Artist of Cuban origin Alexi Devilliers, known for his robot figures made of tinplate and old utensils, has been able to bring together three of the things people like the most in life: cooking, art and solidarity.
Devilliers creates robot-looking sculptures with the cans and cooking utensils he uses when preparing food for hundreds of homeless persons in Arizona.
“I like helping the elderly, cooking and I like making my art. My works are appreciated, the people understand that it is a funny and at the same time sad art, full of feeling, what could have been in the garbage now has sense,” said to EFE Devilliers, who has been residing in Phoenix, Arizona, for 15 years.
The artist born in the Bronx (New York) to a Cuban family found the path that has led him to sell his sculptures worldwide when he started the work of feeding homeless people.
“I saw hungry people in the park, I’m Cuban, I always cook a lot and I had leftovers, so I bought more beans, rice and pork and started giving food to 50 persons,” he recalled.
He has been giving out food every Saturday for eight years, “without fail,” to close to 120 homeless persons.
He gets up at five in the morning to start cooking, three hours later he’s got everything packed to take to the shelters, returns home at noon and finishes cleaning the kitchen at 2:00 p.m.
“After distributing the food and cleaning the kitchen, I wash the cans and paint them to use in my sculptures. Many people know what I do and they give me cans of stew, other things I buy in the secondhand shops,” he commented.
Rudy Soliz, coordinator and a volunteer at the Justa Center, a shelter for old indigents, said to EFE that Devilliers’ aid is of utmost importance for hundreds of persons who go hungry in the streets.
“There is great need in the streets, people don’t know about it, but in a minute you can become homeless, it’s easy to fall into disgrace, but getting out of this environment is the hardest part,” said Soliz, who lived for five years in shelters and now provides aid to the most needy.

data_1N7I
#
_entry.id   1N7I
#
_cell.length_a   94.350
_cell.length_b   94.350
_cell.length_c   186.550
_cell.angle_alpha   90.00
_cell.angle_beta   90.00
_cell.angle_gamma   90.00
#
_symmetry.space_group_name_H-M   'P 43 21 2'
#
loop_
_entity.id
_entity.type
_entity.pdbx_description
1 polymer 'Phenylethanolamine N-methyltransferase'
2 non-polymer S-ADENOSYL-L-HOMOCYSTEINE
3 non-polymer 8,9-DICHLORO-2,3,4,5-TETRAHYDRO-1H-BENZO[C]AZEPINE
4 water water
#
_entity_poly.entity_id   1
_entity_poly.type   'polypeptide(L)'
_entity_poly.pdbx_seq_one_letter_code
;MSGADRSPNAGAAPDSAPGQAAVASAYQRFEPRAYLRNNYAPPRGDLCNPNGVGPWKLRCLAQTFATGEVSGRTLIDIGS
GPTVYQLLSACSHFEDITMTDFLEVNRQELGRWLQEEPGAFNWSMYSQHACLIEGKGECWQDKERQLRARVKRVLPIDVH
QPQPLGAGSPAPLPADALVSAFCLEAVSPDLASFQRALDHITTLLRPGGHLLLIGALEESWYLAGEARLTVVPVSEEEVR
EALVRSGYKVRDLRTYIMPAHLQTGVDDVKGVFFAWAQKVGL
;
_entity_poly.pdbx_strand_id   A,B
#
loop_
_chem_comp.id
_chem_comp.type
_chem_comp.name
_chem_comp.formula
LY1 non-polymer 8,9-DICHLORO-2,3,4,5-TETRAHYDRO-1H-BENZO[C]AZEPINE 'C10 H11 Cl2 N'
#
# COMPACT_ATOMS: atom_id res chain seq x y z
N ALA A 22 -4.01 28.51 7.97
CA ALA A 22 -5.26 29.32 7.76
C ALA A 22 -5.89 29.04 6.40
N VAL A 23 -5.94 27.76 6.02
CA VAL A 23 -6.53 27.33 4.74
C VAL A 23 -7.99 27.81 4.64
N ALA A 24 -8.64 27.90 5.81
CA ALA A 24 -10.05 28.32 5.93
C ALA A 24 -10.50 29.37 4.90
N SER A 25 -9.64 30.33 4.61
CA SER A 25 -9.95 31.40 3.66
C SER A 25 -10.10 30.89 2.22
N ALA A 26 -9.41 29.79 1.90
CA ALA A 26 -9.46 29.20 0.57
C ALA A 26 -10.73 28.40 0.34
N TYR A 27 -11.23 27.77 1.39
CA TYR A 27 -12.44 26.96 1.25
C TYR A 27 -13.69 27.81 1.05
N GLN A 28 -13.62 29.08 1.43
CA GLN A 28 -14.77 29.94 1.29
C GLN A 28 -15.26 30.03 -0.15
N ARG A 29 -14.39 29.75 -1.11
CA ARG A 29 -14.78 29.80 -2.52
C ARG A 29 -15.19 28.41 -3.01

Devilliers’ sculptures are sold in several galleries in Arizona and through his website. He has buyers in Japan, Jamaica, Germany, India, Pakistan and other parts of the world.
“I can spend from two to eight hours working on a piece, and I have small-format works as well as 12-foot-high (3.6 meters) sculptures, apart from the robots I make sharks, dogs, cats, cars, planes, but in downtown they ask me for robots,” he said.
Every first Friday in the month Devilliers goes to downtown Phoenix to sell his sculptures to visitors to the city galleries within everyone’s price range.
“The robots are my bread and butter, I usually sell the large-size sculptures in Scottsdale (Arizona), but here I sell pieces for 24 to 125 dollars, I try to sell them cheaper in the center,” he explains.
Devilliers became interested in metal and mechanics at the high school workshop classes. Later he started building small-scale planes with beer and soda cans, which gave him the foundation to create his sculptures.
The 52-year-old artist who currently resides in Tempe (Arizona) says he feels very fortunate to have found his path through altruism and, although he lives modestly, he works to feed others.
“That is my church, I feel good helping and making art, when I lived in Florida a drove a truck to take elderly people to the hospital and I saw how they were not treated well, now I try to help them and do something good at the same time,” he said.
He uses the money he gets for his works to buy food for elderly homeless people in Phoenix.
“If you buy these empty cans, I will have money to buy food to feed someone who really needs something to eat,” he tells those interested in his art.
EFE / OnCuba